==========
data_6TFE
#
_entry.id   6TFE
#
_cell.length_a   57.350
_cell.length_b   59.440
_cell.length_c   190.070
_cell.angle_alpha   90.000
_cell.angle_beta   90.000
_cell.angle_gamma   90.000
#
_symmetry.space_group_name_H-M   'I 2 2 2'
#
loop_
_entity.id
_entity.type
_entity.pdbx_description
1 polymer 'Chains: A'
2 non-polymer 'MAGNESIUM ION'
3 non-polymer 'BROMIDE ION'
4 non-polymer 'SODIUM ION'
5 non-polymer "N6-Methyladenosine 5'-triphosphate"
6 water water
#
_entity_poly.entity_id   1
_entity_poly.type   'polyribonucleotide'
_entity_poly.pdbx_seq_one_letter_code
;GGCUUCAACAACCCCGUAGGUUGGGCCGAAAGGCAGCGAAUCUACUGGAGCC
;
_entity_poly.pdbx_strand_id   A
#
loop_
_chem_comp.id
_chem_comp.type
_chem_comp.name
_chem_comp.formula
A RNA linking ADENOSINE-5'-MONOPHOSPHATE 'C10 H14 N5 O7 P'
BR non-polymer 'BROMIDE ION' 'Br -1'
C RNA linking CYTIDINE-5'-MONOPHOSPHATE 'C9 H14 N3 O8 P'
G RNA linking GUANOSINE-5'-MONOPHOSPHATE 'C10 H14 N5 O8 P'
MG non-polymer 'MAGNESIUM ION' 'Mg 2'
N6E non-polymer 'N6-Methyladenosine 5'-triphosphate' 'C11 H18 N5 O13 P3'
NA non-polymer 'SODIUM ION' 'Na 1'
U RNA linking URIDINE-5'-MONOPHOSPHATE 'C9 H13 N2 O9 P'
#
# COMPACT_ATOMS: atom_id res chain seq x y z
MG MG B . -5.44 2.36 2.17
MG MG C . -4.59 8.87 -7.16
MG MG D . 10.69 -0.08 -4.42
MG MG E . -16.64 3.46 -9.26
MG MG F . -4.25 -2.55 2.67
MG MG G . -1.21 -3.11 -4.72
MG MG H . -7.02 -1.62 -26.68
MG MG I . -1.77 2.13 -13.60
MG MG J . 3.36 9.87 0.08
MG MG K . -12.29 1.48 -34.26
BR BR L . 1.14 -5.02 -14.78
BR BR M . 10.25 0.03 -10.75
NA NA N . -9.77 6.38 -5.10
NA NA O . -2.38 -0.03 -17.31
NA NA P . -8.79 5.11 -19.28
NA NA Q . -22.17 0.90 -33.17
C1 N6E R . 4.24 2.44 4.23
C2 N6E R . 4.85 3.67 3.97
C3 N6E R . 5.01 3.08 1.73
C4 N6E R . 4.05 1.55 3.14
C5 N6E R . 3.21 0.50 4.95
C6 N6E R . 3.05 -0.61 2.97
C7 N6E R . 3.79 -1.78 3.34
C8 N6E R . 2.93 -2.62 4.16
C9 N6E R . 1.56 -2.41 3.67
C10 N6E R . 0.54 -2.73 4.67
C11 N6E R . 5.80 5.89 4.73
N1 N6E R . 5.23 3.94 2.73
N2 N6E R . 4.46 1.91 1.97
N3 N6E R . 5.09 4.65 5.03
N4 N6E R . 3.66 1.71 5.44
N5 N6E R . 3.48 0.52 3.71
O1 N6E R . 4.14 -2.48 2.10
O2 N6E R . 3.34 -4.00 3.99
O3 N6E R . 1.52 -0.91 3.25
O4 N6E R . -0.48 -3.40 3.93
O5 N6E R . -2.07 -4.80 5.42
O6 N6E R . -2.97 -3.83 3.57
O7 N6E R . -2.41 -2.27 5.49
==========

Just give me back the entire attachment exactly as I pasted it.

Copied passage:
data_6TFE
#
_entry.id   6TFE
#
_cell.length_a   57.350
_cell.length_b   59.440
_cell.length_c   190.070
_cell.angle_alpha   90.000
_cell.angle_beta   90.000
_cell.angle_gamma   90.000
#
_symmetry.space_group_name_H-M   'I 2 2 2'
#
loop_
_entity.id
_entity.type
_entity.pdbx_description
1 polymer 'Chains: A'
2 non-polymer 'MAGNESIUM ION'
3 non-polymer 'BROMIDE ION'
4 non-polymer 'SODIUM ION'
5 non-polymer "N6-Methyladenosine 5'-triphosphate"
6 water water
#
_entity_poly.entity_id   1
_entity_poly.type   'polyribonucleotide'
_entity_poly.pdbx_seq_one_letter_code
;GGCUUCAACAACCCCGUAGGUUGGGCCGAAAGGCAGCGAAUCUACUGGAGCC
;
_entity_poly.pdbx_strand_id   A
#
loop_
_chem_comp.id
_chem_comp.type
_chem_comp.name
_chem_comp.formula
A RNA linking ADENOSINE-5'-MONOPHOSPHATE 'C10 H14 N5 O7 P'
BR non-polymer 'BROMIDE ION' 'Br -1'
C RNA linking CYTIDINE-5'-MONOPHOSPHATE 'C9 H14 N3 O8 P'
G RNA linking GUANOSINE-5'-MONOPHOSPHATE 'C10 H14 N5 O8 P'
MG non-polymer 'MAGNESIUM ION' 'Mg 2'
N6E non-polymer 'N6-Methyladenosine 5'-triphosphate' 'C11 H18 N5 O13 P3'
NA non-polymer 'SODIUM ION' 'Na 1'
U RNA linking URIDINE-5'-MONOPHOSPHATE 'C9 H13 N2 O9 P'
#
# COMPACT_ATOMS: atom_id res chain seq x y z
MG MG B . -5.44 2.36 2.17
MG MG C . -4.59 8.87 -7.16
MG MG D . 10.69 -0.08 -4.42
MG MG E . -16.64 3.46 -9.26
MG MG F . -4.25 -2.55 2.67
MG MG G . -1.21 -3.11 -4.72
MG MG H . -7.02 -1.62 -26.68
MG MG I . -1.77 2.13 -13.60
MG MG J . 3.36 9.87 0.08
MG MG K . -12.29 1.48 -34.26
BR BR L . 1.14 -5.02 -14.78
BR BR M . 10.25 0.03 -10.75
NA NA N . -9.77 6.38 -5.10
NA NA O . -2.38 -0.03 -17.31
NA NA P . -8.79 5.11 -19.28
NA NA Q . -22.17 0.90 -33.17
C1 N6E R . 4.24 2.44 4.23
C2 N6E R . 4.85 3.67 3.97
C3 N6E R . 5.01 3.08 1.73
C4 N6E R . 4.05 1.55 3.14
C5 N6E R . 3.21 0.50 4.95
C6 N6E R . 3.05 -0.61 2.97
C7 N6E R . 3.79 -1.78 3.34
C8 N6E R . 2.93 -2.62 4.16
C9 N6E R . 1.56 -2.41 3.67
C10 N6E R . 0.54 -2.73 4.67
C11 N6E R . 5.80 5.89 4.73
N1 N6E R . 5.23 3.94 2.73
N2 N6E R . 4.46 1.91 1.97
N3 N6E R . 5.09 4.65 5.03
N4 N6E R . 3.66 1.71 5.44
N5 N6E R . 3.48 0.52 3.71
O1 N6E R . 4.14 -2.48 2.10
O2 N6E R . 3.34 -4.00 3.99
O3 N6E R . 1.52 -0.91 3.25
O4 N6E R . -0.48 -3.40 3.93
O5 N6E R . -2.07 -4.80 5.42
O6 N6E R . -2.97 -3.83 3.57
O7 N6E R . -2.41 -2.27 5.49